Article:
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Insights into Refractive Surgery and Corneal Light Scatter

Published Online: July 27th 2017 European Ophthalmic Review, 2017;11(1):17–8 DOI: https://doi.org/10.17925/EOR.2017.11.01.17
Authors: Leopoldo Spadea
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Good vision requires maintenance of the transparency and proper refractive shape of the cornea. Any surface structure irregularities can lead to wavefront aberrations and scattering errors. Light scattering in the human cornea causes a reduction of visual quality. In this interview, Leopoldo Spadea of Sapienza University of Rome, Italy, discusses recent advances in refractive surgery, corneal light scatter, the benefits of canaloplasty in cataract surgery in patients with glaucoma and the upcoming European Society of Cataract Surgeons (ESCRS) congress.

Q: What are the advantages and limitations of the use of excimer lasers for irregular corneas?
Treatment of the irregular astigmatism has been posing a challenge for refractive surgeons. Historically, the alternatives for correction of irregular astigmatism were few, expectations were limited and the consequences were unpredictable anatomically and functionally. In recent years, however, advancements in laser technology have offered us better tools for facing irregular astigmatism. Ultimately, technological advances have led us to two promising customised approaches: one based on wavefront measurements and, especially, one based on corneal topography. By using these techniques, excimer laser surgery provides an accurate tool to reshape the cornea.

Q: What is the impact of corneal light scattering on vision?
Retinal image quality is degraded by scatter, diffraction and wavefront aberrations (better known as wavefront errors). Besides higher-order aberrations, changes in the transparency of the cornea could also impact on visual performance. The trasparency of the cornea is related to its highly organised structure, and when this complex configuration becomes altered, light scatter is increased, resulting in a changing luminance superimposed upon the retinal image, leading to a reduction in retinal image contrast and possible disability glare. Changes in the ultrastructure of the cornea induced by inflammation, swelling, postsurgical, wound-healing processes can lead to loss of transparency of the cornea. Haze leads to loss of corneal transparency, which can deteriorate patients’ visual function by causing glare, loss of contrast sensitivity and decrease in visual acuity. This induces increased corneal light back-scatter, which is thought to occur in many clinical conditions even with different approaches.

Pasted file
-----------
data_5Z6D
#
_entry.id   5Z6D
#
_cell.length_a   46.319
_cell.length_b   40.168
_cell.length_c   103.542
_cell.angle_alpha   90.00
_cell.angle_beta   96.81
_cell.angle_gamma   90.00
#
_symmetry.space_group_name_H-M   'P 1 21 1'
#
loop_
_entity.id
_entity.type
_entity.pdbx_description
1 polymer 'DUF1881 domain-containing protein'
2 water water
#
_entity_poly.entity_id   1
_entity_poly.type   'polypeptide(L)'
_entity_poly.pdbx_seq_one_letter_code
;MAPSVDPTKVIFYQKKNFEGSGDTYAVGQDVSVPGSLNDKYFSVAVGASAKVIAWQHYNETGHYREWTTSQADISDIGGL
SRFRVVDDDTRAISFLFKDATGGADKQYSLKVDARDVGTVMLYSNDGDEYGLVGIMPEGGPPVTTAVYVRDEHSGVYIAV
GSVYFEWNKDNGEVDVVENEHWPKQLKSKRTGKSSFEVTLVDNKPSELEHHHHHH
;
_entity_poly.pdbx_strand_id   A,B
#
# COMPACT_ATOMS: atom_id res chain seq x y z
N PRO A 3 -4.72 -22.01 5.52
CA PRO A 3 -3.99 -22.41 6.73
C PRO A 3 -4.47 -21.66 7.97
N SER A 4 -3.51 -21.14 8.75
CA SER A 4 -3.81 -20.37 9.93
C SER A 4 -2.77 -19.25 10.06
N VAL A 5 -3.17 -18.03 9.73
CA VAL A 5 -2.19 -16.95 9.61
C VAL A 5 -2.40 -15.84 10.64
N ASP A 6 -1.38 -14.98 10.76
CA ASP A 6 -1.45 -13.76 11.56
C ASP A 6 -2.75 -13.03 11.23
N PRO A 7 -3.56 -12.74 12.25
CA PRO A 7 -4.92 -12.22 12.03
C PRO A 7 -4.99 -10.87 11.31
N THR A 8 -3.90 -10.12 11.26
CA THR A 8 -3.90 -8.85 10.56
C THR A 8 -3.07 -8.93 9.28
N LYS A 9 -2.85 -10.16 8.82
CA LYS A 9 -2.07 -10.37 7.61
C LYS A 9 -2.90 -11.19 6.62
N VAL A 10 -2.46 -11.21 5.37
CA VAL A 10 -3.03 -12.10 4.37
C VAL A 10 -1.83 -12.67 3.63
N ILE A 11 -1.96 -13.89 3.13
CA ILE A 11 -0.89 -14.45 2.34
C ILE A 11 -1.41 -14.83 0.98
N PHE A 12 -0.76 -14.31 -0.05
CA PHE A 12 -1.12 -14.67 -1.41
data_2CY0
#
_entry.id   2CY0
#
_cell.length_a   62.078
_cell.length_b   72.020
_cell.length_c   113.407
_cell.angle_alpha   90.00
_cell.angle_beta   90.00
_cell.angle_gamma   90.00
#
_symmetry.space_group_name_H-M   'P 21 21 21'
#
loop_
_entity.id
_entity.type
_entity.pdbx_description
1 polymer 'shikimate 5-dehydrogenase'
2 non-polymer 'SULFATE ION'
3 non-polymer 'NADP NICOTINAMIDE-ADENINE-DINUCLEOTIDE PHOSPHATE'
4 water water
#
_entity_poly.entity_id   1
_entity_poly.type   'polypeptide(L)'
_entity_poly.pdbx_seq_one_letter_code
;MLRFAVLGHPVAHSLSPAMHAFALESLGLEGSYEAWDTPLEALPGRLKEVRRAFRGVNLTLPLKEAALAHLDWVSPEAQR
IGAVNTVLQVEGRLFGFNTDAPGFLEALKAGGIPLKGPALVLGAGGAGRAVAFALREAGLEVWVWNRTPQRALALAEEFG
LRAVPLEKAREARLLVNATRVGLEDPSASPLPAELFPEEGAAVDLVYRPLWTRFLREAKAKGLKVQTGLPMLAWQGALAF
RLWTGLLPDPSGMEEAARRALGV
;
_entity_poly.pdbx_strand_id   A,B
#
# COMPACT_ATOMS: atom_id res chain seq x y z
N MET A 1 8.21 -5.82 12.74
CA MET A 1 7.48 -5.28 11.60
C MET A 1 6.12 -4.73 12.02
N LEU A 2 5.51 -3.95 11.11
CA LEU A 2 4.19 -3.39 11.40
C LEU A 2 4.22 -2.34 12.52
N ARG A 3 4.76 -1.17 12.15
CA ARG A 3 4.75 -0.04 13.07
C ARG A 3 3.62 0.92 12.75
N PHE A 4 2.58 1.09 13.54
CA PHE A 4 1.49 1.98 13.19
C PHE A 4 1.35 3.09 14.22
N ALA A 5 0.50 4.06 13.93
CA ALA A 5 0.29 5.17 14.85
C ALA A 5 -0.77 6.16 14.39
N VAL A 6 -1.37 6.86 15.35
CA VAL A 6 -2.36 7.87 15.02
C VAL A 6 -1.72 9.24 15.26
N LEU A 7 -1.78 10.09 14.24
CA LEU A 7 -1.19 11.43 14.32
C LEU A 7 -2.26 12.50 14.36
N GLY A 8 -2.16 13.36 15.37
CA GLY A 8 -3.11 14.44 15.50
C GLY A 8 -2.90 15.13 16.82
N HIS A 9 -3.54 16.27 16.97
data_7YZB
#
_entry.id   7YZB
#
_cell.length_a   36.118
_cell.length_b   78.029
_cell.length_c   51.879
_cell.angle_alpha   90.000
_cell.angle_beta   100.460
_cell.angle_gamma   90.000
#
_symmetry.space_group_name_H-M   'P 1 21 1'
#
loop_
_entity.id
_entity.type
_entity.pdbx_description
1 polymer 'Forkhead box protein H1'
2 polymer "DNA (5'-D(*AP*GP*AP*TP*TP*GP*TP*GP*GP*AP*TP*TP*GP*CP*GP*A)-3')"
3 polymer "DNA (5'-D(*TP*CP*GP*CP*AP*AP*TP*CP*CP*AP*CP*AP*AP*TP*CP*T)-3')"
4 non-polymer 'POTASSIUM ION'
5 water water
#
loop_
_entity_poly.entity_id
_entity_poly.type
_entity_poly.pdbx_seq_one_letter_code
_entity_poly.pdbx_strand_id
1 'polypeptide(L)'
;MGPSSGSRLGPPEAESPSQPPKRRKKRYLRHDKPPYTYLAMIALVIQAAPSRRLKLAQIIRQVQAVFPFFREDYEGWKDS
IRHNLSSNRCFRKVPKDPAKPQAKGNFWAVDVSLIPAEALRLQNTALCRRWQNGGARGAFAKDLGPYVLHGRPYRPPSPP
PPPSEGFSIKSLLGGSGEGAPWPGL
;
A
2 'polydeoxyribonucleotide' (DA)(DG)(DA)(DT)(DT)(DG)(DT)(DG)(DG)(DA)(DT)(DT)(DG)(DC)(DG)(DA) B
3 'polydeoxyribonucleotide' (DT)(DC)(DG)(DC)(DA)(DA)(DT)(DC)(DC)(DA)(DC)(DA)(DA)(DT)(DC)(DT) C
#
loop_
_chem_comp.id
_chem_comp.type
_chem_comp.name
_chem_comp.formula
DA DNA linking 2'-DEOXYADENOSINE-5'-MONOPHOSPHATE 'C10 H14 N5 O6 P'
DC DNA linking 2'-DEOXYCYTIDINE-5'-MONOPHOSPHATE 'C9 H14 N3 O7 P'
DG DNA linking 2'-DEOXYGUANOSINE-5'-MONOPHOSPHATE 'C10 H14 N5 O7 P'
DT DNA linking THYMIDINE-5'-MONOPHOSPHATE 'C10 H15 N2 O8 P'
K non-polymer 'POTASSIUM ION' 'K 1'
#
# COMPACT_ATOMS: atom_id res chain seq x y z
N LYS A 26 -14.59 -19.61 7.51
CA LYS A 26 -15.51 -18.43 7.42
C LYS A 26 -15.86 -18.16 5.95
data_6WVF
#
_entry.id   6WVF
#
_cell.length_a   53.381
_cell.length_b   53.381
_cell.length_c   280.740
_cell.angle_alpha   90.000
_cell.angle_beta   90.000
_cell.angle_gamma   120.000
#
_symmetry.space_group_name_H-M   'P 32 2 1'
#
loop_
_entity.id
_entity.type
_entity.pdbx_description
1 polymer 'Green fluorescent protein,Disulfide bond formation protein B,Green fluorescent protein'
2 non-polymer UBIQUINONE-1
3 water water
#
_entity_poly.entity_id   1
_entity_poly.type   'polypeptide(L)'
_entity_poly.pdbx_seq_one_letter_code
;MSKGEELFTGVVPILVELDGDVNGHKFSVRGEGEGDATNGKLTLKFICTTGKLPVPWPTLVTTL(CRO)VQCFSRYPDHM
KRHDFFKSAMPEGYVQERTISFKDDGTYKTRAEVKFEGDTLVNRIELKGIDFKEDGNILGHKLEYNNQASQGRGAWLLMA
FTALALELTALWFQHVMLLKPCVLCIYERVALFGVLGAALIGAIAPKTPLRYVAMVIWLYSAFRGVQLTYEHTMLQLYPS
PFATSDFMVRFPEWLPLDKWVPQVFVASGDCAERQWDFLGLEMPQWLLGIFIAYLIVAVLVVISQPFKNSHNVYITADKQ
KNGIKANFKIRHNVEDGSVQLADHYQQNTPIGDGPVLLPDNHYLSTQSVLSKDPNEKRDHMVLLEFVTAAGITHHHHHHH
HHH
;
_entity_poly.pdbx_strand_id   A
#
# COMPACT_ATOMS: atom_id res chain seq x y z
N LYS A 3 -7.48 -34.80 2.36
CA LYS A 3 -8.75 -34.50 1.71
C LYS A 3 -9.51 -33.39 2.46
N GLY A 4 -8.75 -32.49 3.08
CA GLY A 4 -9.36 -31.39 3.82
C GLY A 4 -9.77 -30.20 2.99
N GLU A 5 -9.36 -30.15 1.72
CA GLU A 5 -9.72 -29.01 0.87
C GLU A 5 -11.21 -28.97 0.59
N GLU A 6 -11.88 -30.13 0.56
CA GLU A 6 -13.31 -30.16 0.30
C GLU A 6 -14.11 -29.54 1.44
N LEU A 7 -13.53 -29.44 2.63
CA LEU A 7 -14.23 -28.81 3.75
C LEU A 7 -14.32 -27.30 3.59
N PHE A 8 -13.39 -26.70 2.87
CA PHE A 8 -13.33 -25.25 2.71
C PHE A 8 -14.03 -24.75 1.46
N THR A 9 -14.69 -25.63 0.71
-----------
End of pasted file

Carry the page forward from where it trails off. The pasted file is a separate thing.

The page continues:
Q: What are the best methods of measuring corneal light scatter?
Usually, corneal light scatter is evaluated using a slit lamp biomicroscope. The Scheimpflug camera was developed according to the Scheimpflug principle. This non-invasive analysis of the anterior segment detects backscattered light in the different regions of the cornea, called a corneal densitometry map. The confocal microscope allow clinicians to compare the brightness of the haze with that of normal corneas, to identify sources of the elevated haze within the cornea, and to follow progression or regression of haze in patients. Also, a technique called optical coherence tomography has been designed to detect usually faint back-scattered light from corneal tissue.

Q: What presentations are you most looking forward to at this year’s ESCRS congress?
Every year, the ESCRS congress presents the most important international news for cataract and refractive surgeons. This year I am interested in following the novelties in refractive and corneal surgery, with particular regard to the modern techniques of treatment with excimer lasers.

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Disclosure

Leopoldo Spadea has nothing to declare in relation to this article. No funding was received in the publication of this article. This is an expert interview and as such has not undergone the journal’s standard peer review process.

Correspondence

Leopoldo Spadea, Via Benozzo Gozzoli 34, 00142 Rome, Italy. E: leopoldo.spadea@uniroma1.it

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This article is published under the Creative Commons Attribution Noncommercial License, which permits any non-commercial use, distribution, adaptation and reproduction provided the original author(s) and source are given appropriate credit

Acknowledgements

Medical writing assistance was provided by Katrina Mountfort, Freelance Medical Writer, supported by Touch Medical Media.
Authorship: All named authors meet the International Committee of Medical Journal Editors (ICMJE) criteria for authorship of this manuscript, take responsibility for the integrity of the work as a whole, and have given final approval to the version to be published.

Received

2017-06-17

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